Welcome to AOTG.com

Sign up free

Be a part of a unique online community that connects post production professionals and film academics worldwide.

You'll have access to personalize your news feed, access to Live Post Talks and much more. Contribute to the community by posting interesting post production content.

Member Login

Social Login!

Not a Member? Sign Up!

(minimum 3 characters)
I agree with the Terms of Use and Privacy Policy
To receive account info and prevent it landing in your spam folder, add info@aotg.com as an email contact.

  • Top 5 Scenes Involving Leslie Neilsen (Theatre-run

    Top 5 Scenes Involving Leslie Neilsen (Theatre-run

    December 1, 2010, 12:26 pm
    Comedy is one of the hardest genres to cut, because it is, many times, up to the editor to sell the joke. Fortunately, there are a few actors that are true comedians in the sense that it is obviously natural to them, making the movie fun to work with. I can only imagine that the late Leslie Neilsen was one of those actors. The deadpan way in which he delivered his lines was so flawless that few actors have been able to match him.

    Top 5 Scenes Involving Leslie Neilsen (Theatre-run feature)

    In memoriam.
    Top 5 Scenes Involving Leslie Neilsen (Theatre-run
    5. Forbidden Planet (1956) Id at the Door

    Though Neilsen was known for his comedy more than his dramatic roles, Forbidden Planet is worth a mention in his career, especially in regards to editing. An unseen monster attacks the characters, and timing plays a huge role in keeping the viewers tense and interested in what’s going on. Near the end, the monster tries to break through the door, and a psychological battle with the professor is instigated. Here, the pacing is appropriately dramatic and the attention paid to shapes in each shot helps to move the eye smoothly.
    Top 5 Scenes Involving Leslie Neilsen (Theatre-run
    4. Airplane (1980) "I just wanted you to know; good luck, we’re all counting on you."

    Airplane is probably one of my favourite movies of all time— and one reason for it is how the editor manages to seamlessly fit in random jokes next to each other and not lose the flow of the film or the story. One joke that turns into a motif simply by placement and good timing, is Neilsen opening the door to the cockpit multiple times and reiterating the fact that everyone is counting on the main characters. No pressure.
    Top 5 Scenes Involving Leslie Neilsen (Theatre-run
    3. Spy Hard (1996) Protect the Limo

    Here’s a great scene that illustrates how a tense situation can be hilarious and still have tension to propel the story. Sounds: Pop, pop, pop. Extreme close up of Neilsen, to make us both laugh and feel slightly uncomfortable. Pop, pop, pop. Random parade audience member popping bubble wrap. Pop, pop. Back to extreme close up of Neilsen. Pop. Two shot of hot chicks in bikinis popping bubble gum bubbles.
    Top 5 Scenes Involving Leslie Neilsen (Theatre-run
    2. The Naked Gun (1988) Student Driver Car Chase

    This scene is funny, exciting, and explosive (literally). The pacing is great, managing to keep the energy high while not sacrificing the jokes. In fact, the gags feel natural and not as obvious as the usually might be, making the scene that much funnier.
    Top 5 Scenes Involving Leslie Neilsen (Theatre-run
    1. The Naked Gun 2 ? (1991) The Blue Note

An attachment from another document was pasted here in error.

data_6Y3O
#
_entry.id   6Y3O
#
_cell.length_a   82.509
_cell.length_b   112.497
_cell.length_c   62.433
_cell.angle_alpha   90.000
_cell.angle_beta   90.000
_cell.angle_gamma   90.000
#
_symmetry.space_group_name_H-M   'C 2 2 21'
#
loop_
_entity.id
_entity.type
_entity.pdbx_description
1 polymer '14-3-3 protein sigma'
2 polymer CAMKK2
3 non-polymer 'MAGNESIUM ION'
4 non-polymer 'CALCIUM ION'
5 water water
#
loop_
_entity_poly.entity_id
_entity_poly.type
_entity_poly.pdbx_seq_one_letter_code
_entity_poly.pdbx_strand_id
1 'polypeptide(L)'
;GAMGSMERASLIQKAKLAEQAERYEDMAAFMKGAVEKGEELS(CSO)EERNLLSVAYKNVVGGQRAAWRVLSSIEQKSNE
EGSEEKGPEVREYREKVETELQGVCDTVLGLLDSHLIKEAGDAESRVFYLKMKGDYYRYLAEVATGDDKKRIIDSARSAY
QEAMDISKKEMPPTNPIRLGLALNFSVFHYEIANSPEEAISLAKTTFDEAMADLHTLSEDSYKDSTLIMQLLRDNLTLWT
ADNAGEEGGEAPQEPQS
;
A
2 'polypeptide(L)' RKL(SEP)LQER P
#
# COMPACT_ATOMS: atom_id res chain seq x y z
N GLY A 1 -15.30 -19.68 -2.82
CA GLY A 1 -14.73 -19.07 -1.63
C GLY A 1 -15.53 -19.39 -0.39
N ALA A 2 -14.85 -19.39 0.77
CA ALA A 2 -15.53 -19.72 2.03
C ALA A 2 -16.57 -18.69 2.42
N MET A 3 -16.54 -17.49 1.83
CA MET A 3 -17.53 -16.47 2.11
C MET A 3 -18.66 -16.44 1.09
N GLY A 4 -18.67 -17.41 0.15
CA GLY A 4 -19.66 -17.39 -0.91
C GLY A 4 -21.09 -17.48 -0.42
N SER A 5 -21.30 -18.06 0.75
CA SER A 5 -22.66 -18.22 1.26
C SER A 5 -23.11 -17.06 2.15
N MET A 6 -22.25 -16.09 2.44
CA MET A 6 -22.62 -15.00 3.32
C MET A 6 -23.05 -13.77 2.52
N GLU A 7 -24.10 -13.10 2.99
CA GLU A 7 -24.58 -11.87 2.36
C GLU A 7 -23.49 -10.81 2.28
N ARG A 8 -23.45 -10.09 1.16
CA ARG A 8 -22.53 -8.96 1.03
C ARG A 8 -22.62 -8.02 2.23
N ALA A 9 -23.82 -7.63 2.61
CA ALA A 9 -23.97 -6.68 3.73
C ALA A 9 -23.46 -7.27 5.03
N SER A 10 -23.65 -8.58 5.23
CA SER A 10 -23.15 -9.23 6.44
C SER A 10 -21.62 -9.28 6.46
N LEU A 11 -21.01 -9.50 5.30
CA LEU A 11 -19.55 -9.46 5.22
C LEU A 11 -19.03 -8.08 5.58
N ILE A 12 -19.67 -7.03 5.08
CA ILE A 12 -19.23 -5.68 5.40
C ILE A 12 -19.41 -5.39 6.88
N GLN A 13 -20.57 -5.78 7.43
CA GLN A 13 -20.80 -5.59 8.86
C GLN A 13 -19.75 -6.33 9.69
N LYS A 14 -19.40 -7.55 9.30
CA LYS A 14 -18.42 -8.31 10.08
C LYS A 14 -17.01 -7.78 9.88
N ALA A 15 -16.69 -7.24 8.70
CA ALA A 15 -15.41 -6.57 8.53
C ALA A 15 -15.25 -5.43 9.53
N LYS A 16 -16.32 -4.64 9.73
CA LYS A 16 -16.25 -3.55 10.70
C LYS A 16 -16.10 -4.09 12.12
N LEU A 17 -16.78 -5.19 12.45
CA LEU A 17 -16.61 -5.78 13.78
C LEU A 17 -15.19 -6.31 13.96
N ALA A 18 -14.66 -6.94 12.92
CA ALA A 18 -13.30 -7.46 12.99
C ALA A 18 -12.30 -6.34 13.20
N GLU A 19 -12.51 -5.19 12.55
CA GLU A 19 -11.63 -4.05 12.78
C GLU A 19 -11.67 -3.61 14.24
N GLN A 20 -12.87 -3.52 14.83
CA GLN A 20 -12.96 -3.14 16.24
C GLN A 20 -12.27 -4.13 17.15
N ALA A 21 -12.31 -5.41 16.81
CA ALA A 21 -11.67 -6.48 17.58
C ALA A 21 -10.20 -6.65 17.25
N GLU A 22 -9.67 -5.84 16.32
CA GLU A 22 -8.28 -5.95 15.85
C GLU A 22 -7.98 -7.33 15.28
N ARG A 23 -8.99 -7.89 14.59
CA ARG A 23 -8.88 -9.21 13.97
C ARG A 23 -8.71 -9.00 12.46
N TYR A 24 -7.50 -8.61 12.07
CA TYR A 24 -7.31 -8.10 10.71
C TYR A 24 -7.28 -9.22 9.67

This scene has a couple elements to it, but I’m mostly referring to the conversation between Neilsen and Presley when I’m explaining its editing brilliance. For a simple dinner table conversation, it is the editor’s cutting pace and take choice that ultimately will make the scene successful and funny. The pacing here is impeccable, not holding so long on a reaction that it hits the viewer over the head, but instead almost makes the viewer do a double take— making the scene even funnier than just showing what’s being said or done.

    • Report
    • Share
    • Save

    Share this posting

  • Other Postings By Member
    • Best Edited Scenes in a Phantom of the Opera Movie
      EDITING

      Best Edited Scenes in a Phantom of the Opera Movie

      October 6, 2010, 12:17 pm

      • Report
      • Share
      • Save

      Share this posting

    • Top 5 Edited Scenes in a Movie With Hannibal the C
      EDITING

      Top 5 Edited Scenes in a Movie With Hannibal the C

      September 22, 2010, 1:21 pm
      Being the impatient-minded movie freak that I am, I don’t generally find pleasure in reading books. That said, there have been a handful (literally) that I’ve found myself liking so much that I read them over and over; one of those groups is the Hannibal Lecter series by Thomas Harris (what can I say, I love the character of a charming, high-class artist who’s detestation for rudeness compels him to eat those rude people). Unfortunately, the series of movies made from the books don’t hold up in as good a quality as the books (with some exception), but they’re still fun to watch.

      • Report
      • Share
      • Save

      Share this posting

    • Top 5 Magical Moments in a Harry Potter Film
      EDITING

      Top 5 Magical Moments in a Harry Potter Film

      September 8, 2010, 4:26 pm
      One of my colleagues is off helping to turn Harry Potter 7 (Part 1) into 3D, and needless to say it made me want to have a Harry Potter marathon. So, thanks to this blog I’m able to find a better excuse to indulge my movie watching cravings... At the same time, we can look at the popular movies to see if we can learn reasons why they are so popular, and why the craft of editing helps to make viewers escape from reality and believe in magic (among other things). For the Harry Potter series in particular, I find that a certain kind of pacing is a strong theme that is used successfully.